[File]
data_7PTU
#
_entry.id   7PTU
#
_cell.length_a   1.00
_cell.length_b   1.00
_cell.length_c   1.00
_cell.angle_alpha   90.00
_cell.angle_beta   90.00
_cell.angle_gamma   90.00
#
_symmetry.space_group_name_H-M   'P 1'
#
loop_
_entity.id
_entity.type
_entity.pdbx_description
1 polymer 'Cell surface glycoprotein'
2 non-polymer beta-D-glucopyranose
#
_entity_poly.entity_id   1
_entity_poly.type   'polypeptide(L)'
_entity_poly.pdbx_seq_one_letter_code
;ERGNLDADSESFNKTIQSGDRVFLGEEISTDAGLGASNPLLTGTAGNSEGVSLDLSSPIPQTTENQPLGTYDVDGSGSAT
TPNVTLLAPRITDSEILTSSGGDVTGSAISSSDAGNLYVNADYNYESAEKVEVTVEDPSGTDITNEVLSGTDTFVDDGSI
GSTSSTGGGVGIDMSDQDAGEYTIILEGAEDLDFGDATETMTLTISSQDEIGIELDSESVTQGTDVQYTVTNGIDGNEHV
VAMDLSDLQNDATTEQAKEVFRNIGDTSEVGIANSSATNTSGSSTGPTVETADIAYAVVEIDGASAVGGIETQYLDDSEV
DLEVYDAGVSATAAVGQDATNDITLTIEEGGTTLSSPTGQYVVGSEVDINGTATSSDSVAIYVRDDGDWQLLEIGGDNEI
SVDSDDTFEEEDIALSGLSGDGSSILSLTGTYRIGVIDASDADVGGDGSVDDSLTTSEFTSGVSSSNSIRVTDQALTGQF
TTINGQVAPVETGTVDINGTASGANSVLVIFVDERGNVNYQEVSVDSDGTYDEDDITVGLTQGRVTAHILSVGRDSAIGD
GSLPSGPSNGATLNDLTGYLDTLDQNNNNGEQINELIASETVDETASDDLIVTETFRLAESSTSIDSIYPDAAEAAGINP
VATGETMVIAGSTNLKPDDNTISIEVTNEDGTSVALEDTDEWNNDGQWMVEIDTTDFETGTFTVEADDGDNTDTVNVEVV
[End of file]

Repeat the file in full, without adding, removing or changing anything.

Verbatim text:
data_7PTU
#
_entry.id   7PTU
#
_cell.length_a   1.00
_cell.length_b   1.00
_cell.length_c   1.00
_cell.angle_alpha   90.00
_cell.angle_beta   90.00
_cell.angle_gamma   90.00
#
_symmetry.space_group_name_H-M   'P 1'
#
loop_
_entity.id
_entity.type
_entity.pdbx_description
1 polymer 'Cell surface glycoprotein'
2 non-polymer beta-D-glucopyranose
#
_entity_poly.entity_id   1
_entity_poly.type   'polypeptide(L)'
_entity_poly.pdbx_seq_one_letter_code
;ERGNLDADSESFNKTIQSGDRVFLGEEISTDAGLGASNPLLTGTAGNSEGVSLDLSSPIPQTTENQPLGTYDVDGSGSAT
TPNVTLLAPRITDSEILTSSGGDVTGSAISSSDAGNLYVNADYNYESAEKVEVTVEDPSGTDITNEVLSGTDTFVDDGSI
GSTSSTGGGVGIDMSDQDAGEYTIILEGAEDLDFGDATETMTLTISSQDEIGIELDSESVTQGTDVQYTVTNGIDGNEHV
VAMDLSDLQNDATTEQAKEVFRNIGDTSEVGIANSSATNTSGSSTGPTVETADIAYAVVEIDGASAVGGIETQYLDDSEV
DLEVYDAGVSATAAVGQDATNDITLTIEEGGTTLSSPTGQYVVGSEVDINGTATSSDSVAIYVRDDGDWQLLEIGGDNEI
SVDSDDTFEEEDIALSGLSGDGSSILSLTGTYRIGVIDASDADVGGDGSVDDSLTTSEFTSGVSSSNSIRVTDQALTGQF
TTINGQVAPVETGTVDINGTASGANSVLVIFVDERGNVNYQEVSVDSDGTYDEDDITVGLTQGRVTAHILSVGRDSAIGD
GSLPSGPSNGATLNDLTGYLDTLDQNNNNGEQINELIASETVDETASDDLIVTETFRLAESSTSIDSIYPDAAEAAGINP
VATGETMVIAGSTNLKPDDNTISIEVTNEDGTSVALEDTDEWNNDGQWMVEIDTTDFETGTFTVEADDGDNTDTVNVEVV